WAKING LIFE (2001)
PHILOSOPHICAL ISSUES: Personal identity, free will, appearance/reality
CHARACTERS: Unnamed lead character (Wiley Wiggins); other major characters listed below in discussion questions
OTHER FILMS BY DIRECTOR RICHARD LINKLATER: Slacker (1991), Dazed and Confused (1993), Before Sunrise (1995), Suburbia (1996), The Newton Boys (1998)
SYNOPSIS: “Waking Life” is an animated story about a nameless young man, played by Wiley Wiggins, who finds himself trapped in a continuous series of dreams. He walks or levitates from one scene to another, listening to a range of theories by philosophers, intellectuals and crackpots. The text commentary to the film states that “Waking life features a complex interweaving of conversations with professors, artists, writers and performers. There is no single theory behind the film. Rather the film is an exploration from many points of view of past and current trends in philosophy.” The principal plot to the story is that Wiley returns to Austin, Texas after a trip, is dropped off at a random location in town and subsequently hit by a car. During the first half of the film he listens to various peoples theories about human existence, saying very little himself. In the second half of the film Wiley realizes that he is stuck in a series of lucid dreams, and he attempts to wake up. As his efforts fail he considers that he may in fact be dead, and experiencing a dream-like condition in the afterlife. Director Richard Linklater states in the DVD filmmaker’s commentary that all of the ideas expressed in the movie should be accessible to viewers, even though the dialog is conceptually dense. Several of the exchanges were from ideas developed for his previous movies, which were left out of those projects for various reasons. Other exchanges were generated from the actual views of the professionals or intellectuals who appear. About half of this movie’s content, he stated, is intentionally philosophical.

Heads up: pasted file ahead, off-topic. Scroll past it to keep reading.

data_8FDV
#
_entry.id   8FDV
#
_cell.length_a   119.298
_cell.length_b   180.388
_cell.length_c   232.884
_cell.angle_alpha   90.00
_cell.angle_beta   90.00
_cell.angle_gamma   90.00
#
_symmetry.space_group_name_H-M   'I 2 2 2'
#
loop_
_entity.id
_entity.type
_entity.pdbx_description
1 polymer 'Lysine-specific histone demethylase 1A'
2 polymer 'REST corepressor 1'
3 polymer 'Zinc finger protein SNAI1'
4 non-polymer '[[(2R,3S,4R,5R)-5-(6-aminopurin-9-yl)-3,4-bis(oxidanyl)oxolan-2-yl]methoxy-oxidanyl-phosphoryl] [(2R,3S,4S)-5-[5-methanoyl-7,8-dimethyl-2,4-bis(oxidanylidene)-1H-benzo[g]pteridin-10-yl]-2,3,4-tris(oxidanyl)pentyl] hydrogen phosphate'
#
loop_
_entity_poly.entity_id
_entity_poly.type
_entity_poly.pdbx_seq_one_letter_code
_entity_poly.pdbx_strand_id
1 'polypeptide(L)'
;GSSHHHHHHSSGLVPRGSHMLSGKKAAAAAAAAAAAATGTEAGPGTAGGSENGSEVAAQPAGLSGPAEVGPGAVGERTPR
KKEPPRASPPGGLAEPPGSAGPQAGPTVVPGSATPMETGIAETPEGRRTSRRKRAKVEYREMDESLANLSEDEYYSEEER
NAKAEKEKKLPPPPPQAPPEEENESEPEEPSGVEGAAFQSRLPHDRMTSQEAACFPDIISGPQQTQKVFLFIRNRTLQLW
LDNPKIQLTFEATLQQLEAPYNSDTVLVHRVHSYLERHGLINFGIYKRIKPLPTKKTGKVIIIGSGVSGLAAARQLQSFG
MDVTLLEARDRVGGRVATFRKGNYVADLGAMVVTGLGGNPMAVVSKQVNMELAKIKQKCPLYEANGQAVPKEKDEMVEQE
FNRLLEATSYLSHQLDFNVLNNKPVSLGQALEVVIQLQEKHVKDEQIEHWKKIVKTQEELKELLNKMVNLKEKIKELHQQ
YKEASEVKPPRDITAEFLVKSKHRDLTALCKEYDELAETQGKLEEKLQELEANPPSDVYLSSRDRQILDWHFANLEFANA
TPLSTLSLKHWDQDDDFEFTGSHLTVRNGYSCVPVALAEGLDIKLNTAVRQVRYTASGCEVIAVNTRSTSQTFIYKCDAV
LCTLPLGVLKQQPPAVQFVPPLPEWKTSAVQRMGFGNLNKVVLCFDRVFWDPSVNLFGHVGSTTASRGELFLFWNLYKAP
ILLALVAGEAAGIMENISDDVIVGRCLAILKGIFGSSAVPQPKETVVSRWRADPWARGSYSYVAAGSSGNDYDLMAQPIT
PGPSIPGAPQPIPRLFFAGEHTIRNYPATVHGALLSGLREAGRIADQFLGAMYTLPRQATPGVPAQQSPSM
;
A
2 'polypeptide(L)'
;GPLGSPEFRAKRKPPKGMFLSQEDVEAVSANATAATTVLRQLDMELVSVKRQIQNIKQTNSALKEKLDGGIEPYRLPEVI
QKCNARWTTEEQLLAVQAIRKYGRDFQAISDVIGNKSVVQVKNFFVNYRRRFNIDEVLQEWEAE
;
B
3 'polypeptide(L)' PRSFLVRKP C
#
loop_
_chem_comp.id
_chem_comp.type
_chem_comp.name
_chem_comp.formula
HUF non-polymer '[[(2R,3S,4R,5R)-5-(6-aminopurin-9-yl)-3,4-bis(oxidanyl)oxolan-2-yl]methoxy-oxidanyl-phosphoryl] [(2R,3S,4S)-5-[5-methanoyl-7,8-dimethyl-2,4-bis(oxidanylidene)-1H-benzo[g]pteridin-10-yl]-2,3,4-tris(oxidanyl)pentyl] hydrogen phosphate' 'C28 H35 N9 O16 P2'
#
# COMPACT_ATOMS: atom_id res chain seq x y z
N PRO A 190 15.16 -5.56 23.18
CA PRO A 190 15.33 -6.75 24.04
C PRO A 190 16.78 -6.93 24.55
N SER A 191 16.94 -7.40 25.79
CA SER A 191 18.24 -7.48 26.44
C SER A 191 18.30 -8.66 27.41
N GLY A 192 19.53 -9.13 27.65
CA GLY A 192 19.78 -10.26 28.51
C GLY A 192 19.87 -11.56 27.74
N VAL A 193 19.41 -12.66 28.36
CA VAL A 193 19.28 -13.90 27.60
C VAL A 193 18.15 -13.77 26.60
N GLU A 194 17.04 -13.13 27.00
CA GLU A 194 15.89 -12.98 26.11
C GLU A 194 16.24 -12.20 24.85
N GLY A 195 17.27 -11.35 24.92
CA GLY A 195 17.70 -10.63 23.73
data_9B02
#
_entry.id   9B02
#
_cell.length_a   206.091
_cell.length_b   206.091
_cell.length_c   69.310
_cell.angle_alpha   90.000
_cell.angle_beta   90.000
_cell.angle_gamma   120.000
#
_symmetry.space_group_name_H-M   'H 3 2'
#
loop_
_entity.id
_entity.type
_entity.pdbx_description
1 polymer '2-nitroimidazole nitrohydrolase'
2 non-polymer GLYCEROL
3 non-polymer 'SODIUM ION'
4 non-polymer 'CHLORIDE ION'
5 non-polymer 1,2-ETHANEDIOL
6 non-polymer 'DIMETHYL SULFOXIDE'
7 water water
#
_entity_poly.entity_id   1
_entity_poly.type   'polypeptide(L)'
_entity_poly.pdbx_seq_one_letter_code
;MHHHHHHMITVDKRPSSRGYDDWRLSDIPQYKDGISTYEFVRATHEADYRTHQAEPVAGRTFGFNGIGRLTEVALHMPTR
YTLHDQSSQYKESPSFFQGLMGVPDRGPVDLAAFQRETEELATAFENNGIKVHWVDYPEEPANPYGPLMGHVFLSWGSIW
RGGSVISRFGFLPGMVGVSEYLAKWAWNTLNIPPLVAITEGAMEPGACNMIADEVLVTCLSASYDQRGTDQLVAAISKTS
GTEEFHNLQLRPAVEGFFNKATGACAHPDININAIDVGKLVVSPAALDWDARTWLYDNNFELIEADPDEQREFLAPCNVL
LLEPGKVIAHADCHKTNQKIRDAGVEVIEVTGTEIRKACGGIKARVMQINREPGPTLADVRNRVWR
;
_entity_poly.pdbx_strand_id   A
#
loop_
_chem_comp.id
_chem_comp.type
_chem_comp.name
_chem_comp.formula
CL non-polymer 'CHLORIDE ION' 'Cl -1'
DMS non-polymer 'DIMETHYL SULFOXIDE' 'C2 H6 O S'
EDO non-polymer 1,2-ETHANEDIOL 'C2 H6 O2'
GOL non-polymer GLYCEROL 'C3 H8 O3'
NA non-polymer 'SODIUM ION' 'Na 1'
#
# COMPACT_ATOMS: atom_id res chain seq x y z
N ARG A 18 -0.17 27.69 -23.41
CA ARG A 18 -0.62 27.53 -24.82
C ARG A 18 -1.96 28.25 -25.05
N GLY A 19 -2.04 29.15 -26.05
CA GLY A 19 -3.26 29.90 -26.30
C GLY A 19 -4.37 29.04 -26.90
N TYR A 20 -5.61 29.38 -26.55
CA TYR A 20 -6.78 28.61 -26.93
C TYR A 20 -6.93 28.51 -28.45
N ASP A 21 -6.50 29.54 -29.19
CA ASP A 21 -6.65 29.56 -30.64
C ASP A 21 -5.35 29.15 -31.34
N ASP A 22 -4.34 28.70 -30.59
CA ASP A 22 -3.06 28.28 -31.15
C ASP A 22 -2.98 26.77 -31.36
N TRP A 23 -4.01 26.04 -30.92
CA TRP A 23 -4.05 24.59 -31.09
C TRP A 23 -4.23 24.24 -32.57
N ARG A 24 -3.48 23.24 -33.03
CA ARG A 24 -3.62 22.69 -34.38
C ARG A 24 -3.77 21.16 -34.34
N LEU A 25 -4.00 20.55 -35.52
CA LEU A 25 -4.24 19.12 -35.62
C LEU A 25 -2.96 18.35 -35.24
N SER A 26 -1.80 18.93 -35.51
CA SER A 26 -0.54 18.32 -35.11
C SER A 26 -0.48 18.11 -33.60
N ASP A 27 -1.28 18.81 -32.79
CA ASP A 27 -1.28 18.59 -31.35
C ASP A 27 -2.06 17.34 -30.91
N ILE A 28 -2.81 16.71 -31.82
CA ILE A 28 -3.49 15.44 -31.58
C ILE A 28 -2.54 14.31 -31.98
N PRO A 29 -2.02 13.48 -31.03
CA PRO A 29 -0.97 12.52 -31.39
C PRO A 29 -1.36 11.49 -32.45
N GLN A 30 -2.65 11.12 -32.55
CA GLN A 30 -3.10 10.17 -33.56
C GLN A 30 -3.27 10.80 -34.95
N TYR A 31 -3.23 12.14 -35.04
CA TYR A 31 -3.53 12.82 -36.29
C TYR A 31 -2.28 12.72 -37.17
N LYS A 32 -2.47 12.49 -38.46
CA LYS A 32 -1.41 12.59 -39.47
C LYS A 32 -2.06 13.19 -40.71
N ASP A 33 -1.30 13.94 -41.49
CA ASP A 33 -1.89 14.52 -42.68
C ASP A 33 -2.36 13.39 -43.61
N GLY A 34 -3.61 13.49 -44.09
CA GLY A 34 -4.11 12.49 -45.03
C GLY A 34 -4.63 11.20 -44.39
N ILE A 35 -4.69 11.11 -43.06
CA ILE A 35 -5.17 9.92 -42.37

1. The man in the boat/car states that his vehicle is a window to the world, in which every moment is a show. He glides along, remaining in a state of constant departure, while always arriving. The ride, he states, does not require an explanation, only occupants. This scenario parallels Hume’s problem of personal identity: our identities seem to consist of fleeting perceptions. Hume was troubled by this problem and felt that our minds in fact construct a more lasting notion of the self. The boat/car man, though, seems to live out Hume’s worst fears. What’s so bad about how the boat/car man approaches life?
2. Wiley attends a philosophy lecture by real life philosophy professor Robert Solomon, at the University of Texas at Austin. Solomon is lecturing on existentialism, presenting it optimistically as a philosophy of creative freedom. After class Solomon tells Wiley that he disagrees with postmodernist philosophy since it views humans as social constructions, the mere confluence of forces, fragmented, and marginalized. This gives people excuses for their behavior. Existentialists like Sartre, though, feel that we are responsible for our actions, and this responsibility stems from human freedom. We should not, Solomon argues, see ourselves as victims of various forces. Do we really need notions of freedom to give us a sense of responsibility?